I just read this and I disagree. Respectfully. It's why I fish a 5/8 oz jig instead of a 1/4 oz one. It doesn't fall any faster. Gravity pulls at the same speed no matter the weight. The bigger tube will displace more water and slow it down some but same size tube different weight will all fall the same speed. Why I fish the 5/8 oz is because it's heavier and easier to control in the wind. Fall rate to the bottom is the same if I make it the same profile.
Oh and I don't use salt in my tubes either. If I'm using a weight then what is the salt going to help me with ? It only weakens the plastic.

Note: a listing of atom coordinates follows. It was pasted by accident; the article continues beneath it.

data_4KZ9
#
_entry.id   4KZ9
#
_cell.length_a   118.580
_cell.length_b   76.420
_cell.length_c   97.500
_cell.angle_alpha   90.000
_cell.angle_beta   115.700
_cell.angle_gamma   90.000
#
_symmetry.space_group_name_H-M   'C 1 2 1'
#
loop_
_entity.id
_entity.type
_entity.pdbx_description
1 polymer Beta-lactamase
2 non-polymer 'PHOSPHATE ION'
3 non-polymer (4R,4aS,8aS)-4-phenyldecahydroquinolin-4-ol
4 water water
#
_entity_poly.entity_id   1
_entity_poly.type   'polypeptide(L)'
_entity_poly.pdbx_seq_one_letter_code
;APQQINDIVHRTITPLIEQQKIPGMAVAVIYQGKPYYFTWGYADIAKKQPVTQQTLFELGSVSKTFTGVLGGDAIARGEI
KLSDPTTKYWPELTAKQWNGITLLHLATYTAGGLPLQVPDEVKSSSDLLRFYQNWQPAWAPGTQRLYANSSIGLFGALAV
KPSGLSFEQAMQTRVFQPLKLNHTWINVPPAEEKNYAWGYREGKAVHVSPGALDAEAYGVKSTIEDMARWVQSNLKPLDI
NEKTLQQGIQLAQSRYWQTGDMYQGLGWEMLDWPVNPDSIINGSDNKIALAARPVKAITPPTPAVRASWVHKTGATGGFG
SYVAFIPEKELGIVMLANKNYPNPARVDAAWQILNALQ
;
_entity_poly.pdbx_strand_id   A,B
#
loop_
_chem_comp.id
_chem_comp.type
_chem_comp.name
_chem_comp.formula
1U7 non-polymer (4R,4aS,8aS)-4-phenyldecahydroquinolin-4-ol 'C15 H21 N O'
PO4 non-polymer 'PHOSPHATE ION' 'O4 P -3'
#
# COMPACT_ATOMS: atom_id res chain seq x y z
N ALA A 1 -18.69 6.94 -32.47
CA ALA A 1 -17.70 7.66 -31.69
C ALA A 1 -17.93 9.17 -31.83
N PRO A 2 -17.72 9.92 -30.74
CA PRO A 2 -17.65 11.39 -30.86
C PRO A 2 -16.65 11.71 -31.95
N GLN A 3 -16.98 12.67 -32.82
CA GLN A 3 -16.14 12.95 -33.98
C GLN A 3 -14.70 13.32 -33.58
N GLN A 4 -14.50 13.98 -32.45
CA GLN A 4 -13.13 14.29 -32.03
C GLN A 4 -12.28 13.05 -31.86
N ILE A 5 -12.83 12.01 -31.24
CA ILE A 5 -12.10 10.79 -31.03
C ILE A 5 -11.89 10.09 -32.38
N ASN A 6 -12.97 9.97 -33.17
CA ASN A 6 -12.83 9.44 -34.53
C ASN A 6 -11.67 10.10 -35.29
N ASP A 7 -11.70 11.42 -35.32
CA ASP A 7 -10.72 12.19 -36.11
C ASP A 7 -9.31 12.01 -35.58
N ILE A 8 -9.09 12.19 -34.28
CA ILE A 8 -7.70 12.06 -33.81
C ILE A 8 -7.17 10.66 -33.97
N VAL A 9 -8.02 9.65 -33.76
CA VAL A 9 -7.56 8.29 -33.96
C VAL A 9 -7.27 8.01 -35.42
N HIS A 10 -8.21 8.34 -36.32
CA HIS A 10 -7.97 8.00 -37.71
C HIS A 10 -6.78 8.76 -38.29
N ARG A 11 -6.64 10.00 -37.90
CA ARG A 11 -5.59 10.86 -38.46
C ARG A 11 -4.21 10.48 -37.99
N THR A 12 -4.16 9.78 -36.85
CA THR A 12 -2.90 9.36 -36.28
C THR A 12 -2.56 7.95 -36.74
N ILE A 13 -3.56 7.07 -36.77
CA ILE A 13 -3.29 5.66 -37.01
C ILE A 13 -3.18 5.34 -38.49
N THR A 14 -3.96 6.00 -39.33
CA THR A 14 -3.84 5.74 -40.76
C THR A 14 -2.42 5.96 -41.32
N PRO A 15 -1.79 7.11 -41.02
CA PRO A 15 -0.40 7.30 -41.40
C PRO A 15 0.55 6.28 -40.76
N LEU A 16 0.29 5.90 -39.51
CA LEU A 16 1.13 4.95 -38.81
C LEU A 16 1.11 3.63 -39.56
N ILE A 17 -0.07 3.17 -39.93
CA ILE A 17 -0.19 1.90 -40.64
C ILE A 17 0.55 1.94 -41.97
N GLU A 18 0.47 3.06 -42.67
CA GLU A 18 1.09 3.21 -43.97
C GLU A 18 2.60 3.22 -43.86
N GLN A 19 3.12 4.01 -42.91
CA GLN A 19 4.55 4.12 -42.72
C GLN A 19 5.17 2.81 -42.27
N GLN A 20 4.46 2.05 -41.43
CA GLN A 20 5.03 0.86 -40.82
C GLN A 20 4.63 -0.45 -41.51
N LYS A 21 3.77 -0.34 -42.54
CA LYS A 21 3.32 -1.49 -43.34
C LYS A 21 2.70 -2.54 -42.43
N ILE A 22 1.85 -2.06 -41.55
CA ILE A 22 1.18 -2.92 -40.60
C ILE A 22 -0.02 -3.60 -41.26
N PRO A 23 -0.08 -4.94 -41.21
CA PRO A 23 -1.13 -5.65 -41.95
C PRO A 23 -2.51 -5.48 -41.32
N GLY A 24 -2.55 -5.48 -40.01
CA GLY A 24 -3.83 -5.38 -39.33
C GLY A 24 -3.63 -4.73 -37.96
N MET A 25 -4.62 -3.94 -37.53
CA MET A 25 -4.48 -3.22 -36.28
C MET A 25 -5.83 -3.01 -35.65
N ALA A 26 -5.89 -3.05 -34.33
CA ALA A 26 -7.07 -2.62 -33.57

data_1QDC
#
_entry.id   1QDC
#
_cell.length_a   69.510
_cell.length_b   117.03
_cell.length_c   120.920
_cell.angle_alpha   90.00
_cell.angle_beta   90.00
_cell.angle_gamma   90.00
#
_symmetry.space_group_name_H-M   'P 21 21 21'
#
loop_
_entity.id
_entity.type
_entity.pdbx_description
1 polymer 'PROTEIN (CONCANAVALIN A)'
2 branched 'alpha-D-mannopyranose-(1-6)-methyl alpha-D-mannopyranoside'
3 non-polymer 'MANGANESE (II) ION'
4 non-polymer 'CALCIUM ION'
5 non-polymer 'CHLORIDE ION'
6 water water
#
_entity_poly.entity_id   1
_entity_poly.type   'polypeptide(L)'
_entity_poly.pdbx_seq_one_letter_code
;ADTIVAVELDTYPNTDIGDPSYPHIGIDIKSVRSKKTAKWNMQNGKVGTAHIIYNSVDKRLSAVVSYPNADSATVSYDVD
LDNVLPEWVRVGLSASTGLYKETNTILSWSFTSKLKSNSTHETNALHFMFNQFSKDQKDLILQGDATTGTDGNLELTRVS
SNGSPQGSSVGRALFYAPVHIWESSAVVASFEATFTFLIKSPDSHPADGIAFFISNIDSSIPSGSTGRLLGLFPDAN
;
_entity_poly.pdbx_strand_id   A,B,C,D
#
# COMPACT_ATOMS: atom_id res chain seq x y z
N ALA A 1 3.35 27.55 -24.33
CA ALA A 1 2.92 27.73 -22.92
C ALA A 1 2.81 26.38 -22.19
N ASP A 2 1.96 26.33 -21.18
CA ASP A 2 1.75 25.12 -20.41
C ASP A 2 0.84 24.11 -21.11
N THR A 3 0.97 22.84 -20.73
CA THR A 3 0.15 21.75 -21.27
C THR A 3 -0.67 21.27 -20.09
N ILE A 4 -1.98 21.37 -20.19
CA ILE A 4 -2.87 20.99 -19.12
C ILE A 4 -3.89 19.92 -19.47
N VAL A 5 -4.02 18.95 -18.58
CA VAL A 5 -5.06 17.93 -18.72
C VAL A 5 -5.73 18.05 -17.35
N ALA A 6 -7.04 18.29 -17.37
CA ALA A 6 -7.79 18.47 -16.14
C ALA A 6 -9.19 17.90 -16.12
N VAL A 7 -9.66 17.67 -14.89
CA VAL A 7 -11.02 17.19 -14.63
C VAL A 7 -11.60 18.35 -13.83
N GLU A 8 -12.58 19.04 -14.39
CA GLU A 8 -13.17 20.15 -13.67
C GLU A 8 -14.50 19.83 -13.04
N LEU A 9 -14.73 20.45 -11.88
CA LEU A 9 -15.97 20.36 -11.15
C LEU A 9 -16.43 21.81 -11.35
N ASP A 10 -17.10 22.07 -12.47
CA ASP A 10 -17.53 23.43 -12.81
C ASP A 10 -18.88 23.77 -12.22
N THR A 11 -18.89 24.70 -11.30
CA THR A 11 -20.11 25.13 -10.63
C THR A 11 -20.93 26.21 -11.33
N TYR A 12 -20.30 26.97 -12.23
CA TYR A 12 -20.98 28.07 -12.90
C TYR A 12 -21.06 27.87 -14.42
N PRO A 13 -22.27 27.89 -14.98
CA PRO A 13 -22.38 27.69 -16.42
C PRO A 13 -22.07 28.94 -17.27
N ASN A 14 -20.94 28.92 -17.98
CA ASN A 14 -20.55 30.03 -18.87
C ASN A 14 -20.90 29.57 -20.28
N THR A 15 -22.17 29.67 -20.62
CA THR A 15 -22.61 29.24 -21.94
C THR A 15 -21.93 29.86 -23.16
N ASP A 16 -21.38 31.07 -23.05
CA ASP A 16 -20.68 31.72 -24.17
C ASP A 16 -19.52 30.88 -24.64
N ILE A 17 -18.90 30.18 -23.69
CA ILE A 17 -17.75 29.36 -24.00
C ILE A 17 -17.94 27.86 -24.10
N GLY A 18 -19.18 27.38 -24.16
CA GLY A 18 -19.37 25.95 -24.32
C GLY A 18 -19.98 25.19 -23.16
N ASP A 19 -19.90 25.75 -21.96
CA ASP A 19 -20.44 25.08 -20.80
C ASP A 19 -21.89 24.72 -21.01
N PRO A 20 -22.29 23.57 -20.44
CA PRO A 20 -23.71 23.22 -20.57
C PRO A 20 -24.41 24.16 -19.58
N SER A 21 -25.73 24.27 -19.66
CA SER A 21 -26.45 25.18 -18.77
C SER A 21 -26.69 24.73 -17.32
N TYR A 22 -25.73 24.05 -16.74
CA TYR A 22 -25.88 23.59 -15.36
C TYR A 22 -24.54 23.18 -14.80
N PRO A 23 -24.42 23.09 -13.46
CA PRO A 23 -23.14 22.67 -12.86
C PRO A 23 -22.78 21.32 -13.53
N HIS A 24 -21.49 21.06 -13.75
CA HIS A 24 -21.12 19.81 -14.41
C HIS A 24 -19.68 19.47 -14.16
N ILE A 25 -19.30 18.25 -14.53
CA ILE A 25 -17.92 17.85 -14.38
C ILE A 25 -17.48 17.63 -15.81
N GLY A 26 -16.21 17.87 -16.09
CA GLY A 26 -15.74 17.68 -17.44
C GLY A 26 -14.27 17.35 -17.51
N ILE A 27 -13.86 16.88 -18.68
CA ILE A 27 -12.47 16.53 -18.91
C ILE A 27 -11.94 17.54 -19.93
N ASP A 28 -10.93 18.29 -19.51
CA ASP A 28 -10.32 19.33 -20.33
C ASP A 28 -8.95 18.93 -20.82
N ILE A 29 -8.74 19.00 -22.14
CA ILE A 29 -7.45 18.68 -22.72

The way you are fishing a Tube is much different than I do, and with all due respect, in my waters you'd struggle to get bit. The water I fish is clear and the smallmouth are pressured, they see a lot of tubes so the lighter the weight the better, anything over 1/4oz and forget it. A tube rigged on a 1/4oz head will have a wider spiral on the fall than a 5/8oz head, and it is really noticeable as we see it just going up to a 3/8oz head. It is different if you are Texas rigging a bait and throwing it dirty water or fishing it in 30' of water, but then the look of the bait isn't as critical. A tube with no salt will need more weight to keep it down when fishing in current, I have tried the no salt approach looking for a bait with a little more buoyancy and it didn't pan out so well, again I'm fishing in water 12' and under, weight is extremely critical and when fishing with current and wind a tiny difference in weight can really make a difference. Last year I had a day in which me and my buddy were fishing a small rock hump in the middle of the river in 5' of water, both of use were using the same tubes, I had a 3/32oz head and he was using a 1/8oz head, I had 9 fish landed before he finally switched to the 3/32oz head and then he began catching fish, but again, this is where there is a lot of pressure and presentation have to be fine tuned and a 5/8oz weight isn't even in any boats when it comes to tubes. For largemouth I will often T-rig a 4" tube with a 1/2oz weight and pitch it to boat docks with brush piles and dead falls, it is a reaction strike and so it is about speed more than action but smallmouth don't play that game. I do understand what you are saying but the waters I fish you have to really make minute changes in color, rigging, and weights, a 1/32oz difference in jig head size can be the difference between a banner day and getting skunked and while salt does weaken the plastic, you won't get bit here without it.